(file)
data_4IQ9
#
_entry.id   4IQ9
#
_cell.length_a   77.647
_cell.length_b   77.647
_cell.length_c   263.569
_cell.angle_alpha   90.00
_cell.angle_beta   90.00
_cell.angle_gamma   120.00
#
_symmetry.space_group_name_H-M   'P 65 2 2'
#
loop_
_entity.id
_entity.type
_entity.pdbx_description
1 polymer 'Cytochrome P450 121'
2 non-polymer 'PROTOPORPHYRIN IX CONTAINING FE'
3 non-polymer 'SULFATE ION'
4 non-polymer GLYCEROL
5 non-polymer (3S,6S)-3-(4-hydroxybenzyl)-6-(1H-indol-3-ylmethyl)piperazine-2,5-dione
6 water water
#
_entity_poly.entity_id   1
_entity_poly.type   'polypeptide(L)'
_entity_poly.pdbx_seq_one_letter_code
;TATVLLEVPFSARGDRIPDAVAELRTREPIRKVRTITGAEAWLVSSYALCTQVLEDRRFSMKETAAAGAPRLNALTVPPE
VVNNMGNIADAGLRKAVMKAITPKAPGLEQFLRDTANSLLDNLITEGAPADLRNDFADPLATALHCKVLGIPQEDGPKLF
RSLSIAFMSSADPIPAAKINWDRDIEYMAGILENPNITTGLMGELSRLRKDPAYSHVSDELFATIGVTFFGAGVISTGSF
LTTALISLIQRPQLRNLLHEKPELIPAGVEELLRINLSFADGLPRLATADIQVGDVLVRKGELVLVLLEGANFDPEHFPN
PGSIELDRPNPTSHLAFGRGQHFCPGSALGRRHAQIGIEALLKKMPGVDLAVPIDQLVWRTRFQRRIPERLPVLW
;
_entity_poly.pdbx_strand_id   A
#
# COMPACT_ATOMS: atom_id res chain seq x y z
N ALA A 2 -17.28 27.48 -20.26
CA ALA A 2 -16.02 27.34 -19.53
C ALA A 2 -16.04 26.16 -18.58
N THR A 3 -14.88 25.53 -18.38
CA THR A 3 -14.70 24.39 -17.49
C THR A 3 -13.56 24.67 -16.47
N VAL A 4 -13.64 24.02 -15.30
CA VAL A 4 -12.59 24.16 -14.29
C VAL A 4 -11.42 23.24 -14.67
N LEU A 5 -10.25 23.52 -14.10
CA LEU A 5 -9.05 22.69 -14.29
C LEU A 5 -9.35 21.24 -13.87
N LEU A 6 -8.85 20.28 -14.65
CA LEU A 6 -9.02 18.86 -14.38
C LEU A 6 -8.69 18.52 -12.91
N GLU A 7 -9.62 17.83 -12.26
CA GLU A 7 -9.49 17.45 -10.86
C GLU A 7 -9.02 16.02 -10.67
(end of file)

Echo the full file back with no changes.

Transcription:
data_4IQ9
#
_entry.id   4IQ9
#
_cell.length_a   77.647
_cell.length_b   77.647
_cell.length_c   263.569
_cell.angle_alpha   90.00
_cell.angle_beta   90.00
_cell.angle_gamma   120.00
#
_symmetry.space_group_name_H-M   'P 65 2 2'
#
loop_
_entity.id
_entity.type
_entity.pdbx_description
1 polymer 'Cytochrome P450 121'
2 non-polymer 'PROTOPORPHYRIN IX CONTAINING FE'
3 non-polymer 'SULFATE ION'
4 non-polymer GLYCEROL
5 non-polymer (3S,6S)-3-(4-hydroxybenzyl)-6-(1H-indol-3-ylmethyl)piperazine-2,5-dione
6 water water
#
_entity_poly.entity_id   1
_entity_poly.type   'polypeptide(L)'
_entity_poly.pdbx_seq_one_letter_code
;TATVLLEVPFSARGDRIPDAVAELRTREPIRKVRTITGAEAWLVSSYALCTQVLEDRRFSMKETAAAGAPRLNALTVPPE
VVNNMGNIADAGLRKAVMKAITPKAPGLEQFLRDTANSLLDNLITEGAPADLRNDFADPLATALHCKVLGIPQEDGPKLF
RSLSIAFMSSADPIPAAKINWDRDIEYMAGILENPNITTGLMGELSRLRKDPAYSHVSDELFATIGVTFFGAGVISTGSF
LTTALISLIQRPQLRNLLHEKPELIPAGVEELLRINLSFADGLPRLATADIQVGDVLVRKGELVLVLLEGANFDPEHFPN
PGSIELDRPNPTSHLAFGRGQHFCPGSALGRRHAQIGIEALLKKMPGVDLAVPIDQLVWRTRFQRRIPERLPVLW
;
_entity_poly.pdbx_strand_id   A
#
# COMPACT_ATOMS: atom_id res chain seq x y z
N ALA A 2 -17.28 27.48 -20.26
CA ALA A 2 -16.02 27.34 -19.53
C ALA A 2 -16.04 26.16 -18.58
N THR A 3 -14.88 25.53 -18.38
CA THR A 3 -14.70 24.39 -17.49
C THR A 3 -13.56 24.67 -16.47
N VAL A 4 -13.64 24.02 -15.30
CA VAL A 4 -12.59 24.16 -14.29
C VAL A 4 -11.42 23.24 -14.67
N LEU A 5 -10.25 23.52 -14.10
CA LEU A 5 -9.05 22.69 -14.29
C LEU A 5 -9.35 21.24 -13.87
N LEU A 6 -8.85 20.28 -14.65
CA LEU A 6 -9.02 18.86 -14.38
C LEU A 6 -8.69 18.52 -12.91
N GLU A 7 -9.62 17.83 -12.26
CA GLU A 7 -9.49 17.45 -10.86
C GLU A 7 -9.02 16.02 -10.67